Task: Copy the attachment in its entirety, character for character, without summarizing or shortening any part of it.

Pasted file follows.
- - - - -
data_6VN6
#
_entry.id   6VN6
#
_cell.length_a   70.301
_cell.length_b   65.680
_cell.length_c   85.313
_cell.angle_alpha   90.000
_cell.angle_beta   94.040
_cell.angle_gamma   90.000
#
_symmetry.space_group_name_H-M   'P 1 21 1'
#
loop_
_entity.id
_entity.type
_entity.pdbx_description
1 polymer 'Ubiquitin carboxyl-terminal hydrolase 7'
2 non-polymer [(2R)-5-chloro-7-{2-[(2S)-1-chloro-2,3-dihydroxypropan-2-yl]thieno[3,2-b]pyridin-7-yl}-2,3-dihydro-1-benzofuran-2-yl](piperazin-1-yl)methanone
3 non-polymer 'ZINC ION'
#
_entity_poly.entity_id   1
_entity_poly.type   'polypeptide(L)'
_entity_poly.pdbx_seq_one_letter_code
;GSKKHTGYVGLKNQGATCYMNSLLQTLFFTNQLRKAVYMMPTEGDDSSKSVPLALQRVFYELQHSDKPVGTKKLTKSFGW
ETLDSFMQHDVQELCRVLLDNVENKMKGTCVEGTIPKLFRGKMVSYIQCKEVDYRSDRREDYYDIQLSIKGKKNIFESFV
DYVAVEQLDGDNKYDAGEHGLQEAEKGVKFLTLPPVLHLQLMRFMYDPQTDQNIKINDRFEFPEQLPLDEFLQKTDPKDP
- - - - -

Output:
data_6VN6
#
_entry.id   6VN6
#
_cell.length_a   70.301
_cell.length_b   65.680
_cell.length_c   85.313
_cell.angle_alpha   90.000
_cell.angle_beta   94.040
_cell.angle_gamma   90.000
#
_symmetry.space_group_name_H-M   'P 1 21 1'
#
loop_
_entity.id
_entity.type
_entity.pdbx_description
1 polymer 'Ubiquitin carboxyl-terminal hydrolase 7'
2 non-polymer [(2R)-5-chloro-7-{2-[(2S)-1-chloro-2,3-dihydroxypropan-2-yl]thieno[3,2-b]pyridin-7-yl}-2,3-dihydro-1-benzofuran-2-yl](piperazin-1-yl)methanone
3 non-polymer 'ZINC ION'
#
_entity_poly.entity_id   1
_entity_poly.type   'polypeptide(L)'
_entity_poly.pdbx_seq_one_letter_code
;GSKKHTGYVGLKNQGATCYMNSLLQTLFFTNQLRKAVYMMPTEGDDSSKSVPLALQRVFYELQHSDKPVGTKKLTKSFGW
ETLDSFMQHDVQELCRVLLDNVENKMKGTCVEGTIPKLFRGKMVSYIQCKEVDYRSDRREDYYDIQLSIKGKKNIFESFV
DYVAVEQLDGDNKYDAGEHGLQEAEKGVKFLTLPPVLHLQLMRFMYDPQTDQNIKINDRFEFPEQLPLDEFLQKTDPKDP